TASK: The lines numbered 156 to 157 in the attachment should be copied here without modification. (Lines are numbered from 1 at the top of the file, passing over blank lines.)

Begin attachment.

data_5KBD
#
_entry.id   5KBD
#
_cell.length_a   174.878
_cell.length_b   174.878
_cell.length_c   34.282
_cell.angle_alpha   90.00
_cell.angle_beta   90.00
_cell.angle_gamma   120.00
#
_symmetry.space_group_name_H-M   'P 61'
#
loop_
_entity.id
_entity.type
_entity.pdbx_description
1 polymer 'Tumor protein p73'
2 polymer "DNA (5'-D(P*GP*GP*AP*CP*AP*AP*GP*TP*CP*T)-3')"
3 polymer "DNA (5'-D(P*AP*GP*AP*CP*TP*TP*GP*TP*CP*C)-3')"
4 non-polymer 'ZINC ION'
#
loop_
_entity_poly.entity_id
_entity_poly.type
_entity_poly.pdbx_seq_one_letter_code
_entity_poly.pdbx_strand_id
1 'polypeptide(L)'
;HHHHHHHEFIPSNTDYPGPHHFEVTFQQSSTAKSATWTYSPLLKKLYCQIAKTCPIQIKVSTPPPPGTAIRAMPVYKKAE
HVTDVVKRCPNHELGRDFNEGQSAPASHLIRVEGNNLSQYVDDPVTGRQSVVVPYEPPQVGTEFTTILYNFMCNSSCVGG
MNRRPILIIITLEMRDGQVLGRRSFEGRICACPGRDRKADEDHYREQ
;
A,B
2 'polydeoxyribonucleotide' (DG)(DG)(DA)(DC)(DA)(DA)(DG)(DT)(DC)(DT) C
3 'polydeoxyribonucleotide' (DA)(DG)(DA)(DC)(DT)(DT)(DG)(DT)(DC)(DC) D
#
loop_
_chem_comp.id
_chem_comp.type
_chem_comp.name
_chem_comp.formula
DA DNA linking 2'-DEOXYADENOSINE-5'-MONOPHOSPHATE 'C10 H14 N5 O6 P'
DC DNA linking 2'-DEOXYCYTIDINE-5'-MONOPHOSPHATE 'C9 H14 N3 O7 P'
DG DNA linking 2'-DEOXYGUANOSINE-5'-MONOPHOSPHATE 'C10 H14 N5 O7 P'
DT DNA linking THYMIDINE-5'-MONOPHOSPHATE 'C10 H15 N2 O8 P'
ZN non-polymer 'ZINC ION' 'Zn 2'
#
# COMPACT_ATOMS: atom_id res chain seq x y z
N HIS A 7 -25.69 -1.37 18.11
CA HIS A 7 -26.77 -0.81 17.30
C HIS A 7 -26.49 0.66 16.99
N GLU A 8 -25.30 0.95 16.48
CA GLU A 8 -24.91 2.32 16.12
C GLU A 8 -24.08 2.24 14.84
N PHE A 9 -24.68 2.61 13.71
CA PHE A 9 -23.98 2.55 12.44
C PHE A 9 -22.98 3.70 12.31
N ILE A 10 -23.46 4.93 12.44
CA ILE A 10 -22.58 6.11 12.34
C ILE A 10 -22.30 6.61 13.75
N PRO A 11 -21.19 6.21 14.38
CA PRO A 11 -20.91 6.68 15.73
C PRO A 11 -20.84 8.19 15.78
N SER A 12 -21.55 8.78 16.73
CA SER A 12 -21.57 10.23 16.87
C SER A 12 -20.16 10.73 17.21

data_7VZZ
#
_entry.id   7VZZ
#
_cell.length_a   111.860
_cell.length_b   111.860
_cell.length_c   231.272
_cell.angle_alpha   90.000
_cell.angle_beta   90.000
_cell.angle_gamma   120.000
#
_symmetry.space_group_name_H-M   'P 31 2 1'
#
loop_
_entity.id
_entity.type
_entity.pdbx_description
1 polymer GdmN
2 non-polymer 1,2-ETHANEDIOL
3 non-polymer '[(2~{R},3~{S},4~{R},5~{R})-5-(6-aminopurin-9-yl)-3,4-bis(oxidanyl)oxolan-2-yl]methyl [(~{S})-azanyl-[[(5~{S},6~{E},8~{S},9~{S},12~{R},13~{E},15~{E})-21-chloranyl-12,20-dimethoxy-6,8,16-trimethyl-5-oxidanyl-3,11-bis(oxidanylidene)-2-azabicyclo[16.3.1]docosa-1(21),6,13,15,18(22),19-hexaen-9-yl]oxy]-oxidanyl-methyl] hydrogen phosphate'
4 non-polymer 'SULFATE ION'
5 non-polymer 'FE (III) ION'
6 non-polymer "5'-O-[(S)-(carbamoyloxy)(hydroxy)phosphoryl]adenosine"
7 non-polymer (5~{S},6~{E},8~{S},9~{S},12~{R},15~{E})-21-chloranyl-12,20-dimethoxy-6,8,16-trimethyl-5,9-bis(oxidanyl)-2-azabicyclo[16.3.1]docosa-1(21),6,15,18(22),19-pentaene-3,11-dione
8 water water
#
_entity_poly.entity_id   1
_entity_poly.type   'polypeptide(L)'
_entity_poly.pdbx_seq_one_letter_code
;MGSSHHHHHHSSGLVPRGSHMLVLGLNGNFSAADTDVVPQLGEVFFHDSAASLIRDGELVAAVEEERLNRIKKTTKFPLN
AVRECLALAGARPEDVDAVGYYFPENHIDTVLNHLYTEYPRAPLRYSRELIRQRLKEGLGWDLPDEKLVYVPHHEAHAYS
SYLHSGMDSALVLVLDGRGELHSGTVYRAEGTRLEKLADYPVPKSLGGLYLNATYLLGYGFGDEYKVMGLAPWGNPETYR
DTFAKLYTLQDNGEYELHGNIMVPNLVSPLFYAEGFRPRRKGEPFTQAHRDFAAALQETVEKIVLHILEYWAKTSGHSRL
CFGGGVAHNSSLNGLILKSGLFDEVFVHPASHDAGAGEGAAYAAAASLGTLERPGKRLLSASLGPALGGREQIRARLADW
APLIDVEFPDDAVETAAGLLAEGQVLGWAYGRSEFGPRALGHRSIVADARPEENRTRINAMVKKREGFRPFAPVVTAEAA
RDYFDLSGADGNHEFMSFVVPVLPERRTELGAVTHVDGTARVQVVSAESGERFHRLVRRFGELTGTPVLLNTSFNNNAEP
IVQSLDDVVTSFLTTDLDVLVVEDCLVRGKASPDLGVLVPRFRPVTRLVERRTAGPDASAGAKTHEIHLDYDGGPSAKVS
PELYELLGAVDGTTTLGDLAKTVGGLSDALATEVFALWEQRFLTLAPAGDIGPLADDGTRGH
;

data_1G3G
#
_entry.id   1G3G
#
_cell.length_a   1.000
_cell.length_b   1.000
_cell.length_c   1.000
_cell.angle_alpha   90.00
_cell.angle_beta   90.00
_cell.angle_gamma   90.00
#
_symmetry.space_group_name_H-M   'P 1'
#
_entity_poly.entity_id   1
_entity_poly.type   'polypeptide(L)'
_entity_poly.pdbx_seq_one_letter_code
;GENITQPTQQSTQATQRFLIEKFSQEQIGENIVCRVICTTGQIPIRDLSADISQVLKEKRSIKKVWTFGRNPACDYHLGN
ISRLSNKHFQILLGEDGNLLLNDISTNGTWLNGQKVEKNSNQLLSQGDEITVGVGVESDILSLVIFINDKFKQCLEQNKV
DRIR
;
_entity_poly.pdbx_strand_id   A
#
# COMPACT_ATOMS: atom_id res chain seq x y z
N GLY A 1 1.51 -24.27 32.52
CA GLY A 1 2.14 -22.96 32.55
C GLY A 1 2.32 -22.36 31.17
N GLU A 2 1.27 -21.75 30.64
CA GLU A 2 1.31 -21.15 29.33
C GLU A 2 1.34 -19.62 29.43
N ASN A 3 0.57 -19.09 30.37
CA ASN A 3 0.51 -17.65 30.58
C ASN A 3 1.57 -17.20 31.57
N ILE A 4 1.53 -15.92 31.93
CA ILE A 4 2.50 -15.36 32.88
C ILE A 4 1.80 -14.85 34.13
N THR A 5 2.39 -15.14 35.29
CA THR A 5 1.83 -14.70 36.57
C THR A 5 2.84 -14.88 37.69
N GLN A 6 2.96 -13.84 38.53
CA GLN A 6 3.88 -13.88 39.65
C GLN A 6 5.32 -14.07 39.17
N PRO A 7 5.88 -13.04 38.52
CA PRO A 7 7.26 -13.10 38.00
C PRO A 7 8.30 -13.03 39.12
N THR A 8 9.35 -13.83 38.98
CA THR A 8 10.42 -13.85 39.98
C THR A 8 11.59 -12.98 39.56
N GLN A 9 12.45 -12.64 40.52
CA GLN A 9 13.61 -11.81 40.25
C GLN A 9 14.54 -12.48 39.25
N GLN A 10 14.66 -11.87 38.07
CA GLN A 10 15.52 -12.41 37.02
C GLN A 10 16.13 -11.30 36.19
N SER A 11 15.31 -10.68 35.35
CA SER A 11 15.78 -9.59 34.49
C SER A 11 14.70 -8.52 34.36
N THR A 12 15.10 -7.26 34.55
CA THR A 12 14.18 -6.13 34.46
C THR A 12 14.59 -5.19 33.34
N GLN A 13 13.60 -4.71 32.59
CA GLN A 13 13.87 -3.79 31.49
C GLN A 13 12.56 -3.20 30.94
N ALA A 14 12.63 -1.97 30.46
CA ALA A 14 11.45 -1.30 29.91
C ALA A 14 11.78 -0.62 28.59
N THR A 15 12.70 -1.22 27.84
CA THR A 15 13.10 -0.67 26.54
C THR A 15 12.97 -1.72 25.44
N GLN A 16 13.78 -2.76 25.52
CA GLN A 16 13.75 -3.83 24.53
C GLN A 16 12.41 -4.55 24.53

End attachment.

N GLN A 10 14.66 -11.87 38.07
CA GLN A 10 15.52 -12.41 37.02